No matter our age, we must start working on identifying a definite and achievable goal. Dividing it into steps will make it easier to get there.
- Consider your finances. This is a tough one. Having enough money saved up to cover your living expenses in retirement is not easy for anyone these days. You may also want to consider purchasing long-term care insurance.
- Stay active. The more active you are, the better you’ll be able to handle the physical and mental challenges of aging. Walk wherever you can. In the long run, your body will thank you for it, even if it seems tiresome and exhausting.
- Build a support network. Make sure you have friends and family nearby and that they will be there to help you out when you need it.
- Stay positive. Aging can be a challenging time, but it can also be a time of great joy and satisfaction. Stay positive and focus on the things that you’re grateful for. Enjoy time with your family. This has proven to be an excellent healing method for me. Getting to know my kid and seeing him help at home with his grampa and grandma is a real pleasure that I had forgotten how much I missed when we were back in Lima.
- Use technology. There is a whole bunch of used equipment you can buy on the cheap and fit for yourselves to extract even the last drop of remaining life in them. Cameras, PCs, networking devices, If you believe you could have disabilities someday, then do whatever you need now to make your life easier.
- Never stop doing what makes you happy. Because one day, you will find that doing it it’s not as easy as it was. Your mind may be willing to go those 4 kilometers to the creek to fish, but your knees won’t. That’s why you will need an ATV, whether it is electric or biogas-powered, and start using it. No matter how much bone broth and jello we ingest, those days will come.
If you already have planned a little bit for them, things will be much easier. Need a better place to make milking goats easier? Make a good stand then, now, when you have the strength. Installing handrails, or a small ramp next to some stairs, or whatever other improvement now will save you a lot of time.
Here’s what I see older people doing in Venezuela.
Many of them have decided to stay. Some money sent from abroad is enough for the meager needs of most. Many have more than one child in other countries and receive enough to make a living.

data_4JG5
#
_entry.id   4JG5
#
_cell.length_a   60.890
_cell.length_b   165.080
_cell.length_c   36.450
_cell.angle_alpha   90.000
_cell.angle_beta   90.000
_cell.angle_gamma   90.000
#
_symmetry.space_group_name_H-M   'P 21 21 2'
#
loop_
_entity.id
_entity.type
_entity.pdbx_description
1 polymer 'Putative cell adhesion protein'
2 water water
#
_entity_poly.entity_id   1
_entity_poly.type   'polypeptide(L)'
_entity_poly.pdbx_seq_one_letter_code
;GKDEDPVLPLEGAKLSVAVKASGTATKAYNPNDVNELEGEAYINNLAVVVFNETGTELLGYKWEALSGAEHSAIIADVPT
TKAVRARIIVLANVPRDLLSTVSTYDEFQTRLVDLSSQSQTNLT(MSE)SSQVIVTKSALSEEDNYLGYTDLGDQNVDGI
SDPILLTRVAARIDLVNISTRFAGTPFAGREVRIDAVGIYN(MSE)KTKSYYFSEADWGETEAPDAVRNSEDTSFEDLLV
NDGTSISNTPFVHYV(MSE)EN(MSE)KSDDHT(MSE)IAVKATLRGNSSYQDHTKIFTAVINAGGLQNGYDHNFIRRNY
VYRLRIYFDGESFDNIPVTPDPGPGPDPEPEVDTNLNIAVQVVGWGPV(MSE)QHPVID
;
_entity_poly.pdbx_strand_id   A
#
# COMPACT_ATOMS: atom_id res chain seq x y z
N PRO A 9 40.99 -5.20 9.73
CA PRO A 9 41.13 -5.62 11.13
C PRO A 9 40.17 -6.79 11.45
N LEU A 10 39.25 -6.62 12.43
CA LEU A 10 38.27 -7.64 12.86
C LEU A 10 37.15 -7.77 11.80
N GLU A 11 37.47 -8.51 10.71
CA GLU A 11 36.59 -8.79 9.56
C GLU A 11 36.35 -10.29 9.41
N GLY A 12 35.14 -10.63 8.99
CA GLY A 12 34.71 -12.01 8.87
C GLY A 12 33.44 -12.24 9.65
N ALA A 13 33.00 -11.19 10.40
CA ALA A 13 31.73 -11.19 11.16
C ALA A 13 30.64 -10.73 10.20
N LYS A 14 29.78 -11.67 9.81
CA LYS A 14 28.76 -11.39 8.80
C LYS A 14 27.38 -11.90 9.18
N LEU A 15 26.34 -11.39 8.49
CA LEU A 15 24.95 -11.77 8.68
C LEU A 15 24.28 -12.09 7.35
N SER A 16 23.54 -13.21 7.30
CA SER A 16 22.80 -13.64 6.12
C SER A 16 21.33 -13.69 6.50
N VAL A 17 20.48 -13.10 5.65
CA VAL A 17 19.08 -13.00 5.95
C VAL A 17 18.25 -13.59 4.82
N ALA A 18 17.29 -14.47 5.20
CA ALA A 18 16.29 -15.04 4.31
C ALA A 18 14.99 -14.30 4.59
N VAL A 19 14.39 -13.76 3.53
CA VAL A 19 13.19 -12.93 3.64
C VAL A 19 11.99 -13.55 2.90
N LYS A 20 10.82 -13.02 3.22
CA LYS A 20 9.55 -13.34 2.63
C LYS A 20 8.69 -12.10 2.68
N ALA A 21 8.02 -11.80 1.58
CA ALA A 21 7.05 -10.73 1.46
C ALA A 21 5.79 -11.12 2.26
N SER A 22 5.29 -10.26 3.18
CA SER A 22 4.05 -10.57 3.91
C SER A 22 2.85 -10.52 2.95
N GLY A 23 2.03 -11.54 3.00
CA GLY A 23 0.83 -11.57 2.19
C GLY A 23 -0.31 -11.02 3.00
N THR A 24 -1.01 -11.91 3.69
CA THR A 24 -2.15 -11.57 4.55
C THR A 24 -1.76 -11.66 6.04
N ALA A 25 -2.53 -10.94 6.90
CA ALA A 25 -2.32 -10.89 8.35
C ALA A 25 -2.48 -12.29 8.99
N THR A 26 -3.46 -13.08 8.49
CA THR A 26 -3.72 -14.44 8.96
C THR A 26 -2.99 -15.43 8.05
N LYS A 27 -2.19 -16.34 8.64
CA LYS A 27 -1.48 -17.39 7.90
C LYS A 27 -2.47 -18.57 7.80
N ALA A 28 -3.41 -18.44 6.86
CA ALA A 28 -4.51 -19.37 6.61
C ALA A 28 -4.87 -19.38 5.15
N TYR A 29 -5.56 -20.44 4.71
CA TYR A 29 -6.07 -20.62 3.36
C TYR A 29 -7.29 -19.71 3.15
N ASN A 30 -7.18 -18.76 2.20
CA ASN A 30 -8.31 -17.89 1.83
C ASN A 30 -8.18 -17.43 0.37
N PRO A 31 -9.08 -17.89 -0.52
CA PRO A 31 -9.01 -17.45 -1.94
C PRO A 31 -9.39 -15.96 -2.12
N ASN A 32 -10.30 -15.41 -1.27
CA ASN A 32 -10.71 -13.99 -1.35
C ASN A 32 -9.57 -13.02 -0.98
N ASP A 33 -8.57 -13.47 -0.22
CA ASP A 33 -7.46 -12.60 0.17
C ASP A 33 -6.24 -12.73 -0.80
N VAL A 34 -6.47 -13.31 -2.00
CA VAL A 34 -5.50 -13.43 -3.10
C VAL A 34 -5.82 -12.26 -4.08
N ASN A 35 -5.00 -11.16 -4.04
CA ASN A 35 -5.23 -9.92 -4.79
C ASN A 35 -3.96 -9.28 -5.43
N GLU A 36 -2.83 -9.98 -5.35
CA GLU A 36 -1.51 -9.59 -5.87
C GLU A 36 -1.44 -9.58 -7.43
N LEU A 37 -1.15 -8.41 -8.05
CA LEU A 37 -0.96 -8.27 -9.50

In this small town, many as well own their home, passed to them by their parents or bought when times were good. In other towns I know, semirural towns, they even have a backyard garden with chickens, fruits, and vegetables.
Those with more financial resources migrated, and they are happy being abroad. They may be missing the weather, the beaches, the food, and many other things, but the general life quality and having their grandchildren with them is worth it.
Those who decided to stay, on the other hand, know that they probably won’t see their grandchildren in their lifetime… and they have accepted that fate. As sentimental and emotional as we are down here, they are resigned to speaking via audio and seeing the pictures and videos they receive. As sad as it is, these elders try to keep a positive attitude. Mind you, there are no harsh winters, no ugly cloudy days, the price of services is low, and life is generally easy if your needs are not too much. You get the idea. I decided to write about this, because..guess what?
My plans for “surviving” the crisis are becoming the “plans for my senior years.” Go figure.
I will ask this for homework:
What specific changes have you made, or are planning to make, to your preps to help you stay independent as you age? What has become more difficult than it used to be?
Let me know in your comments what you think about this topic!
Be safe, and keep tuned!
Jose is an upper middle class professional. He is a former worker of the oil state company with a Bachelor’s degree from one of the best national Universities. He has an old but in good shape SUV, a good 150 square meters house in a nice neighborhood, in a small but (formerly) prosperous city with two middle size malls. Jose is a prepper and shares his eyewitness accounts and survival stories from the collapse of his beloved Venezuela. Jose and his younger kid are currently back in Venezuela, after the intention of setting up a new life in another country didn’t go well. The SARSCOV2 re-shaped the labor market and South American economy so he decided to give it a try to homestead in the mountains, and make a living as best as possible. But this time in his own land, and surrounded by family, friends and acquaintances, with all the gear and equipment collected, as the initial plan was.